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Falling behind


As a student, you have many responsibilities: attending your classes, doing the study required and completing your assessments. You also need to look after yourself and dedicate time to your life outside of your studies – you might have a job, family commitments or extra-curricular activities in your busy schedule.

You might feel overwhelmed by all the tasks you need to complete. And if you don’t complete some things on time, or your schedule starts to become too full, it might feel like you’re falling behind.

Falling behind in your studies can mean missing classes, not doing the required preparation for a unit, or failing to complete an assessment. You can easily get back on track if you recognise what's happening early and make some changes to your routine.

But it can quickly become a bigger problem if you don’t do anything about it. You might consider ‘giving up’ completely because there is so much to do.

What to do

You might be falling behind because you are anxious or stressed about attending class, low in confidence about your abilities, or have so much on your plate that prioritising things is difficult. It's also possible that you're not getting enough sleep or looking after yourself properly (eating healthy food and moving your body regularly), making it difficult to concentrate.

Try and make some changes to your schedule and your mindset, such as:

  • setting some small goals for the week ahead, like attending your classes in person
  • refreshing your study schedule, setting aside time each week for all your commitments, plus leisure time
  • making the most important things your priority, such as submitting an assessment on time, rather than achieving a perfect score
  • adjusting your lifestyle – aim for 8 hours of sleep each night and going for a short walk each day.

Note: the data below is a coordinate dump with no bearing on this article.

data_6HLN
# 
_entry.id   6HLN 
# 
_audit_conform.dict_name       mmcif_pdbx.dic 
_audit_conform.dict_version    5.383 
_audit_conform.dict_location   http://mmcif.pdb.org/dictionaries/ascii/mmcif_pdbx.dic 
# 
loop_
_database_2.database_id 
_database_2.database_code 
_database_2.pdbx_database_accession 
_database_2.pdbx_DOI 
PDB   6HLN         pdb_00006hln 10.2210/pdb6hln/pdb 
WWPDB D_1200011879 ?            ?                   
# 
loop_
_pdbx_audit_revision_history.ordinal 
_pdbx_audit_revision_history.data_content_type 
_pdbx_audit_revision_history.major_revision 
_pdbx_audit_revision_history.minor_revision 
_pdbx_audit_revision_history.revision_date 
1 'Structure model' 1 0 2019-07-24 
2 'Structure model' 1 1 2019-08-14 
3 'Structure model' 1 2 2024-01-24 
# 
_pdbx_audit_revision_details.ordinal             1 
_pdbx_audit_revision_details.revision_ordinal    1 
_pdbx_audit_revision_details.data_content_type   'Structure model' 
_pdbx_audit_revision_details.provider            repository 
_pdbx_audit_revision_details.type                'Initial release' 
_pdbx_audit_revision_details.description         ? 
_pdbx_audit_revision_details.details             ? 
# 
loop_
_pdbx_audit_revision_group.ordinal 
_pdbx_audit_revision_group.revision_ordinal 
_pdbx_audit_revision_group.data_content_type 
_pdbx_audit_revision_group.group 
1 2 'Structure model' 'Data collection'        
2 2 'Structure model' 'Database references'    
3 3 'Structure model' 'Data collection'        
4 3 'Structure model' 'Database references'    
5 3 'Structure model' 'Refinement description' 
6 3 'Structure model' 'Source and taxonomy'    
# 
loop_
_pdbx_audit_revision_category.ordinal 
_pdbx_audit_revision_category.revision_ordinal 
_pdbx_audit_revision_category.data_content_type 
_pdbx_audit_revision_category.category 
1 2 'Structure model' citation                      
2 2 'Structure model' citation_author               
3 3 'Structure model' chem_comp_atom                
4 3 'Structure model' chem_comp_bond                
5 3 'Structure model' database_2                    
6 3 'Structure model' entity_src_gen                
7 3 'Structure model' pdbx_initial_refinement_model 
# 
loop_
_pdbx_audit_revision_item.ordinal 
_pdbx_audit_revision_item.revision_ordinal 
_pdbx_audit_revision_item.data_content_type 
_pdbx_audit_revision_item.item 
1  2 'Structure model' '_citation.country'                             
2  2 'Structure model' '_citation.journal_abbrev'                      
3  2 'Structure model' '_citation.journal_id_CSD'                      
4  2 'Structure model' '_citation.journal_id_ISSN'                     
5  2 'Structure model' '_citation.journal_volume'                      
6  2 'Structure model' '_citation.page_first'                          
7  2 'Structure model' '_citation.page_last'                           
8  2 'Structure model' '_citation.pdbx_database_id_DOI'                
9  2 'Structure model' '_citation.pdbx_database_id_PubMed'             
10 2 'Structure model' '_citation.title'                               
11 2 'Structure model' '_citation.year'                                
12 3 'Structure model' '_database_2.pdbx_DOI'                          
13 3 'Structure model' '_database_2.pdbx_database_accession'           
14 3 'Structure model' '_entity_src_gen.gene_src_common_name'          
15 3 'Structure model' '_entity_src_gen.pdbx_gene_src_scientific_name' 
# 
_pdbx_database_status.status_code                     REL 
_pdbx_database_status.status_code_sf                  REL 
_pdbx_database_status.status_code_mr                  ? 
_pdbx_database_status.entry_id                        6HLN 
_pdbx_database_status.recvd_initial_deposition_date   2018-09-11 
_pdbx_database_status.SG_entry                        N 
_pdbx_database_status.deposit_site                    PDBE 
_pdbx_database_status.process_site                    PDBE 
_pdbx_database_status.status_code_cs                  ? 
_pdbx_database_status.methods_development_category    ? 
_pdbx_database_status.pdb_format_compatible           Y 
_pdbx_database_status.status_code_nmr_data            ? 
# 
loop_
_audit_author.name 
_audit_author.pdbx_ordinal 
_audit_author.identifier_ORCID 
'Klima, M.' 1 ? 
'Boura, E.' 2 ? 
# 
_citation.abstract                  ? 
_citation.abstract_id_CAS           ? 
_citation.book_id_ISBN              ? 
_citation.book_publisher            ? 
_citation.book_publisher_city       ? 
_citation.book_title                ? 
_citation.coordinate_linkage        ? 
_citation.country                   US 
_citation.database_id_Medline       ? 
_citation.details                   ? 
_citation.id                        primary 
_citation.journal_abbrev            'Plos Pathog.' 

A ‘catch-up plan’ designed to get you back on track might be helpful. You could give it a go over the course of a week to try and make the most of the remainder of the study period.

Getting support

When you’re starting to feel like you’re falling behind, book an appointment with a Deakin counsellor. They can help you identify what your barriers to study are, and give you some coping strategies, whether you need help with confidence, organisation or your mental health. They can also support you if you’re struggling with something in your personal life.

You could also:

  • speak to a student adviser at Student Central about enrolment-related queries, such as repeating or withdrawing from a unit or reducing your study load.
  • let your unit chair know if you feel like you are not keeping up with the required course readings or have specific questions about the course content. You can also discuss the possibility of an extension with them.
  • get in touch with Study Support for assignment-related help.

If you’re dealing with a short-term, unexpected set-back, you can apply for special consideration.

More help and advice

Organise your week by scheduling in time for work, study, fun and rest using our weekly planner.

ReachOut has advice on how to nail your study-life balance.

You can also read some tips on how to study smarter, not harder.

Last updated:
Page custodian: Student Services